Many Ithaca College honor students are having difficulty completing the honors program since it underwent structural changes in Fall 2013. Students say the new requirements are too complicated, numerous and restrictive.
Thomas Pfaff, director of the honors program, could not give specific numbers but estimates that of this year’s graduating class, roughly 60 to 70 percent of students who initially entered the program as freshmen will complete it. Pfaff said this number is misleading for future classes because the senior class is following a structurally different program.
Pfaff said he expects a smaller percentage of students will complete the program until the administration works out kinks in the new structure. This includes finding a better system to keep track of students’ progress, which Pfaff said is an area in which the program is still trying to improve.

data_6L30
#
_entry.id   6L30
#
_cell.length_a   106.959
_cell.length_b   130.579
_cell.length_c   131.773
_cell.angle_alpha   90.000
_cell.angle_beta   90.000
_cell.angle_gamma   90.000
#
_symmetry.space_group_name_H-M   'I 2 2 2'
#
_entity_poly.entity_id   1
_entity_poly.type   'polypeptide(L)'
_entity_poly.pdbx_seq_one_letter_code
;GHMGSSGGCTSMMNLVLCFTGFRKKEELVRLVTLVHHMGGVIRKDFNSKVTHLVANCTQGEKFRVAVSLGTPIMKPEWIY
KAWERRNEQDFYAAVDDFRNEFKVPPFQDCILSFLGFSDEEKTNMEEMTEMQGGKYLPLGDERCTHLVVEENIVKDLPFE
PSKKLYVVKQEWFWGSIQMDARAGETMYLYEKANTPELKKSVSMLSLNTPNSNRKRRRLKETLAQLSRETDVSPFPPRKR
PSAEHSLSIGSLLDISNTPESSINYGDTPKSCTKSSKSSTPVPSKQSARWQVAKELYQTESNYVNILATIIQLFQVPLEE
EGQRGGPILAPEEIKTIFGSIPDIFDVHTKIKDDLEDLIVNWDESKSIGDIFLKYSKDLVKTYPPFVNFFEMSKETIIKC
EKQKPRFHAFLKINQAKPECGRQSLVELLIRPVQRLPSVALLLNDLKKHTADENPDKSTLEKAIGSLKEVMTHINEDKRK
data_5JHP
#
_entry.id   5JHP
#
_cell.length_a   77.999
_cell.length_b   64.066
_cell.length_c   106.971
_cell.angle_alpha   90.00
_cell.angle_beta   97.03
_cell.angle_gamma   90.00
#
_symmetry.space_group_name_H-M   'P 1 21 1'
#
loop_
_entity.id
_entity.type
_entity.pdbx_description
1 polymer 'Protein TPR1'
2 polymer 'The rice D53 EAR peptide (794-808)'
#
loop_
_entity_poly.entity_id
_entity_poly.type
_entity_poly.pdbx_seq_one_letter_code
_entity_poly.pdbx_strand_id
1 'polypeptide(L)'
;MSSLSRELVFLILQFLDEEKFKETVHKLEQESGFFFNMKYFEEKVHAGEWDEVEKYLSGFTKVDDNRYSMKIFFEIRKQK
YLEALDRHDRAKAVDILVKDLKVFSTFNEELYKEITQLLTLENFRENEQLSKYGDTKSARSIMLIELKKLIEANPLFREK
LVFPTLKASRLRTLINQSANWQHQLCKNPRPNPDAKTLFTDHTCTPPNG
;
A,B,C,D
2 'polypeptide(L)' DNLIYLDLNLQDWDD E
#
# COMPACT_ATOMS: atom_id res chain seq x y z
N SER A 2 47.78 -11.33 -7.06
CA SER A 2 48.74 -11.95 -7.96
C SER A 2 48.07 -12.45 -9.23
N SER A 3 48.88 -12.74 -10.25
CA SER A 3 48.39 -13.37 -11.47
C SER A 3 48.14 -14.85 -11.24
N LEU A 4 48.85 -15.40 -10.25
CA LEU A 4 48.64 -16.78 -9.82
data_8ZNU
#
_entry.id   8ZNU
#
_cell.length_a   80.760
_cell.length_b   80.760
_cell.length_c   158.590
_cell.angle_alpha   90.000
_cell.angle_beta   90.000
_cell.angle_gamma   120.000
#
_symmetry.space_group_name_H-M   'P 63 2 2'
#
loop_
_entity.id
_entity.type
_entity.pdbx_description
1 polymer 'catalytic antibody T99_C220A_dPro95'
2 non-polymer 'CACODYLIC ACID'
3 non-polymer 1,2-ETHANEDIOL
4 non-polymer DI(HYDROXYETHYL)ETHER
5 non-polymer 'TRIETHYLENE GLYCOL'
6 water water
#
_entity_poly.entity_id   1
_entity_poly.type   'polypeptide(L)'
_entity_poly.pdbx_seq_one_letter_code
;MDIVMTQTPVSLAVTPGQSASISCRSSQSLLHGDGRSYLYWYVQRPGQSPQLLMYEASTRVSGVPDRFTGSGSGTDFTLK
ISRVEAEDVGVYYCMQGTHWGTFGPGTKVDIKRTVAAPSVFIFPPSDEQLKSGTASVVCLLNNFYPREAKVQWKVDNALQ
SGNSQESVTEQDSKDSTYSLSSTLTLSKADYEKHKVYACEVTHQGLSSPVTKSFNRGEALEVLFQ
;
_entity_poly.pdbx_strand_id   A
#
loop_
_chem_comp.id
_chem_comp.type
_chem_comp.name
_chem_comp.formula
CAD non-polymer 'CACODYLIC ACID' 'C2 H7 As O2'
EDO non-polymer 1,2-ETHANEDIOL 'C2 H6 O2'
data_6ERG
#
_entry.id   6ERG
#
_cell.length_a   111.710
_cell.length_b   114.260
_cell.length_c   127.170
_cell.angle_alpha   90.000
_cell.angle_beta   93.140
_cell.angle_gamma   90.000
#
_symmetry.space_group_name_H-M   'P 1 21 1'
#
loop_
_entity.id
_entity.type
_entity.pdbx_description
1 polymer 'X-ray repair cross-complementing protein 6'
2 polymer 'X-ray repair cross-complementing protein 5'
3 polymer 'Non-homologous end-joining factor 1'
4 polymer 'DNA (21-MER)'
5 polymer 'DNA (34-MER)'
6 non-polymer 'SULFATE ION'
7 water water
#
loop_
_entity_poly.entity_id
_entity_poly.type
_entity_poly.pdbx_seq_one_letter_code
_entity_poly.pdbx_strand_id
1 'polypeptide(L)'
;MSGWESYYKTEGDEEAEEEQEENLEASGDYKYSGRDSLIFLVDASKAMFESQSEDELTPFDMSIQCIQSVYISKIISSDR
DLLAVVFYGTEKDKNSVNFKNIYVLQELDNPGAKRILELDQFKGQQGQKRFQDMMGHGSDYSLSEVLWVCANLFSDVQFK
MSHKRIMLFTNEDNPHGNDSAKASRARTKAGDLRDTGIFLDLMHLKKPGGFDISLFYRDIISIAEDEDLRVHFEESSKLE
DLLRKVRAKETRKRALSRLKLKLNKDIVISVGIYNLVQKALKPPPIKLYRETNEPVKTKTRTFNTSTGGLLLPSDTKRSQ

The changes to the program, which altered the number and nature of requirements, were implemented to improve the program as a whole and accommodate the Integrative Core Curriculum, which was introduced the same year.
Prior to Fall 2013, the honors program was offered as a 19-credit minor. This year’s senior class is the last class to fall under this old model.
The program structure was adjusted to 11 credit requirements and 18 “points,” which can be earned through various means of scholarly, cultural, global and civic engagement in addition to coursework. For example, students have the opportunity to present research or projects at an academic symposium to receive points.